Consider registering for the Shalom Center’s Tu B’Shvat webinar (webinar on January 9, 2019; Tu B’Shvat begins the evening of January 20, and is January 21this year — there are also webinars preparing for earth-climate-justice rooted Passover celebrations as part of their Sacred Seasons for Sacred Earth series. The webinars include tools for holding your own celebration.
Martin Luther King’s birthday (and birthday-as-observed) are always close to Tu B’Shvat on the calendar, but in 2019, they fall together. While we focus on the struggle for civil rights for people of all races in our celebration of Dr. Martin Luther King and his work, in fact, the larger trajectory of his work was justice. In 2014, Rabbi Daniel Swartz, then a board member of PA IPL, wrote this piece about the connections between the two holidays.
The Rev. Dr. Leah Schade left Pennsylvania when she took a job teaching at Lexington Theological Seminary in Kentucky, but we remember her well, and are pleased to share this 8-week devotional connecting trees and faith “Healthy Trees, Healthy People, Healthy Faith”
Each spring and fall, the Germantown Tree Tenders plant and tend urban trees in publicly-available space from sidewalks to houses of worship. They do so in community, and often include opportunities to offer blessings and dedications (and sometimes chances for shared food together)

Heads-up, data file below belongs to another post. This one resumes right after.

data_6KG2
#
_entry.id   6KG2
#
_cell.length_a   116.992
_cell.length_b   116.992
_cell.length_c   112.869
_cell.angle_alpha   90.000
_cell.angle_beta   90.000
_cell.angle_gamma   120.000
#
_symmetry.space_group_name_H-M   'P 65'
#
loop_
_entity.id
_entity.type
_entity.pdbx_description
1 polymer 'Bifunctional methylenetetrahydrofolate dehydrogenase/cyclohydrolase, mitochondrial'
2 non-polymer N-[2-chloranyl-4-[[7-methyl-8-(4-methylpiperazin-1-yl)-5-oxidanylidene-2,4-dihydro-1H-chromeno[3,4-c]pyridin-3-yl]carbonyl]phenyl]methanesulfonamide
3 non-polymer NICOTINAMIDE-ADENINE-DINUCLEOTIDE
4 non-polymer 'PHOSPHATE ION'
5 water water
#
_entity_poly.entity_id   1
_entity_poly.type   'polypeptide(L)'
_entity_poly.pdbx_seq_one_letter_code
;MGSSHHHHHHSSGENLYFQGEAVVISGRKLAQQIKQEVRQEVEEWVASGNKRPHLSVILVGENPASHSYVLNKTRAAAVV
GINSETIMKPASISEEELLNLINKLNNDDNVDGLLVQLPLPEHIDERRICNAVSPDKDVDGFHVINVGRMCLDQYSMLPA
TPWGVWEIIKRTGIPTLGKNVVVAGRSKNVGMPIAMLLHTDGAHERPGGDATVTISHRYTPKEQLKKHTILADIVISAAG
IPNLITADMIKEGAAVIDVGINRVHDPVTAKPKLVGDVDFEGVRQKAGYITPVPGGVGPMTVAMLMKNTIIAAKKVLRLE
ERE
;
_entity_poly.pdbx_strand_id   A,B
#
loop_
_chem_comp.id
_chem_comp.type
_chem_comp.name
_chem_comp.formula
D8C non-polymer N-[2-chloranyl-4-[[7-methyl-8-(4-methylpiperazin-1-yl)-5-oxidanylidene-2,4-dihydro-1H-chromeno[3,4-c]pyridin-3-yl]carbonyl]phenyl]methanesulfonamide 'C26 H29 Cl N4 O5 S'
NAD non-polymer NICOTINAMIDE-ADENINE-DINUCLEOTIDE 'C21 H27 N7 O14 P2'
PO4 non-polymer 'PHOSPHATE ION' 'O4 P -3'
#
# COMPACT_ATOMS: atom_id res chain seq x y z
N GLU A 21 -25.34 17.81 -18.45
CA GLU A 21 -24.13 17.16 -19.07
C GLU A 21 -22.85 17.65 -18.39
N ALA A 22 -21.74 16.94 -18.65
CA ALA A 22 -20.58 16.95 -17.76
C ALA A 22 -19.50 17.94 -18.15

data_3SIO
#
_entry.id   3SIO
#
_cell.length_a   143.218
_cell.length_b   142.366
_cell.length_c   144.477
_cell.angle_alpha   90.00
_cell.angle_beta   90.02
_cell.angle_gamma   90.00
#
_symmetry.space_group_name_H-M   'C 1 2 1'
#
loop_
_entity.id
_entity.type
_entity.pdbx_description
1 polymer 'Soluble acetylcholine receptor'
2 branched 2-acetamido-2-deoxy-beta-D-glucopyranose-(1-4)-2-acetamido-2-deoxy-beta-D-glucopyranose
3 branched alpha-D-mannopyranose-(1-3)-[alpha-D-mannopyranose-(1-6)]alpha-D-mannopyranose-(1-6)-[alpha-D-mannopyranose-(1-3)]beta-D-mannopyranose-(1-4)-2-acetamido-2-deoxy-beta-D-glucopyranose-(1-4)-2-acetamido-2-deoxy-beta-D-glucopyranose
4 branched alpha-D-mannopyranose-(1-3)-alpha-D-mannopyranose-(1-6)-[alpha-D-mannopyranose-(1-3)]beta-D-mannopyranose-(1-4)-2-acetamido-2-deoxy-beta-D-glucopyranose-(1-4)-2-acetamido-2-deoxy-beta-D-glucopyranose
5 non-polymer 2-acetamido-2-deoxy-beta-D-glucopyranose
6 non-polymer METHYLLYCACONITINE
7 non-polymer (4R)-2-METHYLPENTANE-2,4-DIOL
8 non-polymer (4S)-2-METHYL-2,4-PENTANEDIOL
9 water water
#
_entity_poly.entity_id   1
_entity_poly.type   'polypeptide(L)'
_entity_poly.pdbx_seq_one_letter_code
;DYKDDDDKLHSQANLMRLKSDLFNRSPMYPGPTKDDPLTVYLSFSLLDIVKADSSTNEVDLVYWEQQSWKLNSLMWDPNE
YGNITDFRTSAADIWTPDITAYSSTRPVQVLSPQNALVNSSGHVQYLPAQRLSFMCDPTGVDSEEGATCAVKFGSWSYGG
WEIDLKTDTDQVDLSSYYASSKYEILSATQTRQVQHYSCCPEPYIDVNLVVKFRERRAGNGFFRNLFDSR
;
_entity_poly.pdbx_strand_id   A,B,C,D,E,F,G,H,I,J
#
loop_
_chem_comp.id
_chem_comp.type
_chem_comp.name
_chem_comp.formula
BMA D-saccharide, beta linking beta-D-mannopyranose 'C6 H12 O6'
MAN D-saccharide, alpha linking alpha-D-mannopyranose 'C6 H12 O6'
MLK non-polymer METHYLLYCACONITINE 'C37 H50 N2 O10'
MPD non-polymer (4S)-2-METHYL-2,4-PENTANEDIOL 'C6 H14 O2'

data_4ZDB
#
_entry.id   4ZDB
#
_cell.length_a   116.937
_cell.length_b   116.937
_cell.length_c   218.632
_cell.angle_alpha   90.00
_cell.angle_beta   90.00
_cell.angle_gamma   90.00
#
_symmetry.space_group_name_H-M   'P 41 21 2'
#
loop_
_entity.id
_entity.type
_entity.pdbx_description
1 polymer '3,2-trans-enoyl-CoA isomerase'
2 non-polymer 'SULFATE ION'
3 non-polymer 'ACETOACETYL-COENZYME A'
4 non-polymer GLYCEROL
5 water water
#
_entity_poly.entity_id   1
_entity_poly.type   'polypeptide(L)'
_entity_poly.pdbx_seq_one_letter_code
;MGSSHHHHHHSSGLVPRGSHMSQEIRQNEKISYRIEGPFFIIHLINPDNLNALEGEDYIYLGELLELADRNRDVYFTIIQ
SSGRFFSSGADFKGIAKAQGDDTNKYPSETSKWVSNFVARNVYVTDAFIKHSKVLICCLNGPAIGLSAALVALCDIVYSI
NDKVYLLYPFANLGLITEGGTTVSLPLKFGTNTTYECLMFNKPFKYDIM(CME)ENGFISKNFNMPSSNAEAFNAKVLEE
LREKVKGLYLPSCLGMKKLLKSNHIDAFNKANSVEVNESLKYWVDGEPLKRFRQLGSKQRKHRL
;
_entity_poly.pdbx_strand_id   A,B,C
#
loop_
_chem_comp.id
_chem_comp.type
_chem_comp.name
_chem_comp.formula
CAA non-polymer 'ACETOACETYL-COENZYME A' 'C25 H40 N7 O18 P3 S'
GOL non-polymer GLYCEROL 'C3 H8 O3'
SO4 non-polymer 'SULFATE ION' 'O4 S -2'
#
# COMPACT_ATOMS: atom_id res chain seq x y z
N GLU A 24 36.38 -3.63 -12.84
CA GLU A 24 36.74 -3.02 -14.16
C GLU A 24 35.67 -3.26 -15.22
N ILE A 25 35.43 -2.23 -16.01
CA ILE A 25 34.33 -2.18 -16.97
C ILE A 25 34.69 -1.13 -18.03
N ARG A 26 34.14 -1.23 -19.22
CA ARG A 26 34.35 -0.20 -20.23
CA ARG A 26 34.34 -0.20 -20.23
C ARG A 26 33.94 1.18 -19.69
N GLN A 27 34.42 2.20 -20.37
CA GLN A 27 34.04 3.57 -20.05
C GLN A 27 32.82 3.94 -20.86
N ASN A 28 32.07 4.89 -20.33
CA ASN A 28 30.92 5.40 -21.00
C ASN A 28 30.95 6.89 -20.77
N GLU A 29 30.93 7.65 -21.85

In Central Pennsylvania, under the energetic leadership of Greg Williams, groups of community members, the 3rd Way Collective from Penn State, congregants, and Central PA IPL regulars have been joining for work parties to clear space for native trees and tender plants to thrive, adding diversity and resilience to our forest systems. Much of this work has been removing invasive plants and staking out the beginnings of the native seedlings, but the have also done successful bareroot tree plantings, live staking (along the Juniata River), (over 600 trees in 2018!), as well as native wildflower meadow plantings. Over time, inspired by a Joanna Macy practice called Honoring our Adversaries, they have challenged themselves to recognize and honor the tenacious and exuberant qualities of the very invasives they are working so hard to hold back so the diverse native plants can thrive.
We’ll close with this browsing link on tree writings over at Baha’i Teachings.